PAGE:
Part of the reason for this state of affairs is that brands that have not grown up in the digital era have tended to rely heavily on agencies to manage all customer interactions, when agencies still have limited expertise in anything that isn’t one-way messaging. “Digital-native brands that evolved without traditional agencies and did a lot in-house have generally fared better” when it comes to experience, Webb says. He reckons the only way forward is for brands to take full ownership of the experience they provide.

Of course, that’s easier said than done. Lee says brands in markets such as China struggle to connect brand with technology, services and products. The first step is to bring those together and in particular align business and customer experience strategy, which Paciolla says is something clients are increasingly asking for help with. Having achieved that, they need to learn to use their customer data effectively. McMurray says businesses are “awash with operational data, which tells you what has happened”, but low on experience data, which can provide insights as to why. Having both data sets will help reduce the “experience gap”, he says.

So who is getting it right? There seem to be few standout examples among ‘legacy’ brands. Lee says brands like Airbnb and Uber set the standard for modern brand-building because they are built “first and foremost on the quality and design of their end-to-end customer experience” and offer a tangible experience. “That type of authentic brand-building is difficult with a legacy brand approach that focuses on aspirational messaging and expects consumers to follow,” he says.

It’s a bit different in markets like China. “On the one hand [Chinese companies] are playing catch-up in learning how brands should be built properly according to Western ideas,” he says. “But at the same time they have an open field because they aren’t burdened with a history of building brands in a particular way. The most successful homegrown Chinese brands understand this.”

Lee singles out Xiaomi (216 in this year’s ranking) for having built its brand through experiences and products. Again, a legacy could easily have stifled such innovation, he says. “That new approach to brand-building through customer experience made global audiences realise that something different and valuable was happening in Chinese brand-building.” Car- and bike-sharing services Didi, Mobike and Ofo are also creating “best-in-class experiences” for similar reasons, he adds.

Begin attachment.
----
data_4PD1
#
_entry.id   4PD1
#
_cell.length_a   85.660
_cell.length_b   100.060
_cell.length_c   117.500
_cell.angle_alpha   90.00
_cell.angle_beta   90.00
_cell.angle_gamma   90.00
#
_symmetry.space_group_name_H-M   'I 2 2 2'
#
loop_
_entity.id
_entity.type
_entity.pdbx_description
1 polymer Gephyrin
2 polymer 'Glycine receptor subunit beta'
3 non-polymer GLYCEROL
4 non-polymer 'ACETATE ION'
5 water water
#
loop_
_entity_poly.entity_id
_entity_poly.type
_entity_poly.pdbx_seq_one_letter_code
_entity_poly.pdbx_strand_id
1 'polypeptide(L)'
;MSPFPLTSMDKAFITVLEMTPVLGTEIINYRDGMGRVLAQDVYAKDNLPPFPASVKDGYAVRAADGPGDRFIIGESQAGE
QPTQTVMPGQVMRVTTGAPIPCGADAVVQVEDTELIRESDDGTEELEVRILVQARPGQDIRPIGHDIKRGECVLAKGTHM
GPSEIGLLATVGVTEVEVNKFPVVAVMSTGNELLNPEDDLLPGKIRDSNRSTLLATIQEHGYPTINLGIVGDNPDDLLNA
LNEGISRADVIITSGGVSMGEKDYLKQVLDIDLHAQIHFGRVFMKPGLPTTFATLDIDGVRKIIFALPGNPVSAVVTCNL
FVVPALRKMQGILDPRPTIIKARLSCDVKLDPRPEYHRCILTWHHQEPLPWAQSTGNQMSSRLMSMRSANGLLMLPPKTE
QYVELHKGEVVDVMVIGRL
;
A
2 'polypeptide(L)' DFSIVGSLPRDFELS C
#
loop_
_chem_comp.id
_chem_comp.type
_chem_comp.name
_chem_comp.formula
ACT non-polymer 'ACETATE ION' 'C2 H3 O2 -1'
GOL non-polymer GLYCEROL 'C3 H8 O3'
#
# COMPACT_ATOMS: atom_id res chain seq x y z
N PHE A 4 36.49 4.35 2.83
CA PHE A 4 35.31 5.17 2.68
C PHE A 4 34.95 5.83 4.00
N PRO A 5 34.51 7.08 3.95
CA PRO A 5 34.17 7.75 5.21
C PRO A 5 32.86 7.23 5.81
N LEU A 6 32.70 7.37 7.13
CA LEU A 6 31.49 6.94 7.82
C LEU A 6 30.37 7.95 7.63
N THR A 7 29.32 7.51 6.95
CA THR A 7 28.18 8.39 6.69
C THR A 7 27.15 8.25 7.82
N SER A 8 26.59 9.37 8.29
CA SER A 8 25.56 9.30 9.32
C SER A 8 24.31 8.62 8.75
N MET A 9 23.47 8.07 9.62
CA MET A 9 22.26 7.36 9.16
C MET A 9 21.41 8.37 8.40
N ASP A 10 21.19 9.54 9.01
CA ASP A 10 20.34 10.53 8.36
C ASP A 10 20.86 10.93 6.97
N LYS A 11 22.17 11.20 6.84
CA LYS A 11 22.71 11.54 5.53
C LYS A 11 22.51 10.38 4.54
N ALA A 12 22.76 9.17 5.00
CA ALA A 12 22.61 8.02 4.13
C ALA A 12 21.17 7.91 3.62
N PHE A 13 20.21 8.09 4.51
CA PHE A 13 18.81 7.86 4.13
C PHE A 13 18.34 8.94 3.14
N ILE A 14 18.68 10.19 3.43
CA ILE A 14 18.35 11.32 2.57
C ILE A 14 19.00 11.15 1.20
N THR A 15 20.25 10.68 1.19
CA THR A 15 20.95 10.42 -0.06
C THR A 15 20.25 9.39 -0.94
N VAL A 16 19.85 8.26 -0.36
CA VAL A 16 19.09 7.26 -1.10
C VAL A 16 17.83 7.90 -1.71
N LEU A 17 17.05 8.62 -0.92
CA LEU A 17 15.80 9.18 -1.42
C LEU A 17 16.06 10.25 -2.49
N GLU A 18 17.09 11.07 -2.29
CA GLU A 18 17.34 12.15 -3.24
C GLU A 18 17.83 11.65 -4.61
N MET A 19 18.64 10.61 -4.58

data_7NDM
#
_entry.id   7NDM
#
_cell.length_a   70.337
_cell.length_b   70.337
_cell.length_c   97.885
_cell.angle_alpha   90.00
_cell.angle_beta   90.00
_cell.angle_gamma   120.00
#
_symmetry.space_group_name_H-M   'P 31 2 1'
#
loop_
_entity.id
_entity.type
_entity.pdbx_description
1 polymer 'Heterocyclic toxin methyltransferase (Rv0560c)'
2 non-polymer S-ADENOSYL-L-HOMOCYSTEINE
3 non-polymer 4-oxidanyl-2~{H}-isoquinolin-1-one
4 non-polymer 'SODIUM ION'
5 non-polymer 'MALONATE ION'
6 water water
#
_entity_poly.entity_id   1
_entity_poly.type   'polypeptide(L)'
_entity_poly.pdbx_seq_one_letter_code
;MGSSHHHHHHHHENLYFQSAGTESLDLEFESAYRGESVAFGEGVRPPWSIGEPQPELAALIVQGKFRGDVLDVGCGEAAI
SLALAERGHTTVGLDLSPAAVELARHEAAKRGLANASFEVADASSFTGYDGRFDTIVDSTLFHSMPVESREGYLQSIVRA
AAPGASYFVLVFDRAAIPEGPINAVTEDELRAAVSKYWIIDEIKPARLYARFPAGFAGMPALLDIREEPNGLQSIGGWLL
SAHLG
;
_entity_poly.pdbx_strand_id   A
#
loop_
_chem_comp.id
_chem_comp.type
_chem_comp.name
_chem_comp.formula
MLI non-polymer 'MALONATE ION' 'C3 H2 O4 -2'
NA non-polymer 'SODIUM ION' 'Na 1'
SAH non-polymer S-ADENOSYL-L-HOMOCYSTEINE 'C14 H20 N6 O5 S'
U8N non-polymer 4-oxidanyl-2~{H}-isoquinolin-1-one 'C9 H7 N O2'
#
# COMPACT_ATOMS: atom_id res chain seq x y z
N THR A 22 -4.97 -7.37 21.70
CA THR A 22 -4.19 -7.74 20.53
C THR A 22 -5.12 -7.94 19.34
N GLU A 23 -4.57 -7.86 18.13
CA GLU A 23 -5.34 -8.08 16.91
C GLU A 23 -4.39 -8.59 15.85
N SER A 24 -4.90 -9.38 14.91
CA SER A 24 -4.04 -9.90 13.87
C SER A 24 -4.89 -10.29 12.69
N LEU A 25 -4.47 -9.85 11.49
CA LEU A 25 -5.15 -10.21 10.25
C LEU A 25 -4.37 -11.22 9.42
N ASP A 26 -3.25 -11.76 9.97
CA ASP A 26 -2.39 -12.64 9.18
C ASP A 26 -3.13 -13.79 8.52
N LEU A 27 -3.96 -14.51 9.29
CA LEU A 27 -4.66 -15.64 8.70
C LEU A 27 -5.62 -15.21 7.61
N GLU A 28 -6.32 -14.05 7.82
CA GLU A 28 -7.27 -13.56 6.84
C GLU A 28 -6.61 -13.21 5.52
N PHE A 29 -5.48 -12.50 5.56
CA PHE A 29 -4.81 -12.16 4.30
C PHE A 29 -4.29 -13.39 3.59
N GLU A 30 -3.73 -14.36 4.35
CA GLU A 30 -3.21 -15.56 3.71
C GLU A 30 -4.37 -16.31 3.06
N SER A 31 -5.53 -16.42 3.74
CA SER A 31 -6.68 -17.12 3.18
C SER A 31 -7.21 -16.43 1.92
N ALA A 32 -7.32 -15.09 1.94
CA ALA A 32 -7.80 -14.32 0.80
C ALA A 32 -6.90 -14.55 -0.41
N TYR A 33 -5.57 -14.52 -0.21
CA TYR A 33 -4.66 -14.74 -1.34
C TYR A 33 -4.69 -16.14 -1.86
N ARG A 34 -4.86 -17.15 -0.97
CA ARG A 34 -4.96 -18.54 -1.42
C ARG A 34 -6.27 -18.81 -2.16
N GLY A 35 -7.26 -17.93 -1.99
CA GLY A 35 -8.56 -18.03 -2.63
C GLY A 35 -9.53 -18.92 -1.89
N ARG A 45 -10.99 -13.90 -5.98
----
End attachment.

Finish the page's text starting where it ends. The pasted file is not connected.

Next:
Looking ahead, AI is set to play an important role in UX. But here, even the most technologically advanced companies have a lot to learn. Lee calls it “the dumb-AI phase”, and says the few companies that understand the technology, such as Google, Amazon and Uber, “are really only scratching the surface when it comes to making the customer experience natural, elegant and frictionless”.

That AI is currently “dumb” is not necessarily a bad thing, though. According to Lee, we should see it as “a positive early experimental phase for brave companies that aim to get better data and will allow them to pivot their AI innovations and resulting experiences accordingly”. Whoever gets there first will distinguish their brand in a way that has not been done before.

Tips for better brand experiences

Bill McMurray, MD, Asia-Pacific and Japan, Qualtrics

1. Timing is everything

The first thing is to understand when the best moment to capture feedback is so that you can learn to deliver great experiences that involve multiple interactions across the customer journey. Mapping the ‘moments that matter’ allows organisations to understand the unique paths their customers take and helps unify teams to work together to improve the overall experience. Businesses should also ask about the experience after the customer has been through the entire process so they can get a fuller picture of the customer’s perceptions.

2. Get the right feedback to make the best decisions

It’s important for businesses to ask for more than just whether the customer is satisfied or not. Going deeper with the questions, pulling out a customer’s expectations, drivers and perceptions, will help you learn how to do things better.

3. Prioritise closing the loop at scale

It is critical for brands to respond to individual customers as fast as possible. However, prioritising learning and closing the loop at scale can impact many customers at once. Building a stable, repeatable process for capturing customer feedback at every customer touch point and acting on it is foundational to good customer experience management. This preserves and deepens consumer trust, especially if the brand is able to identify problems that you can resolve for them.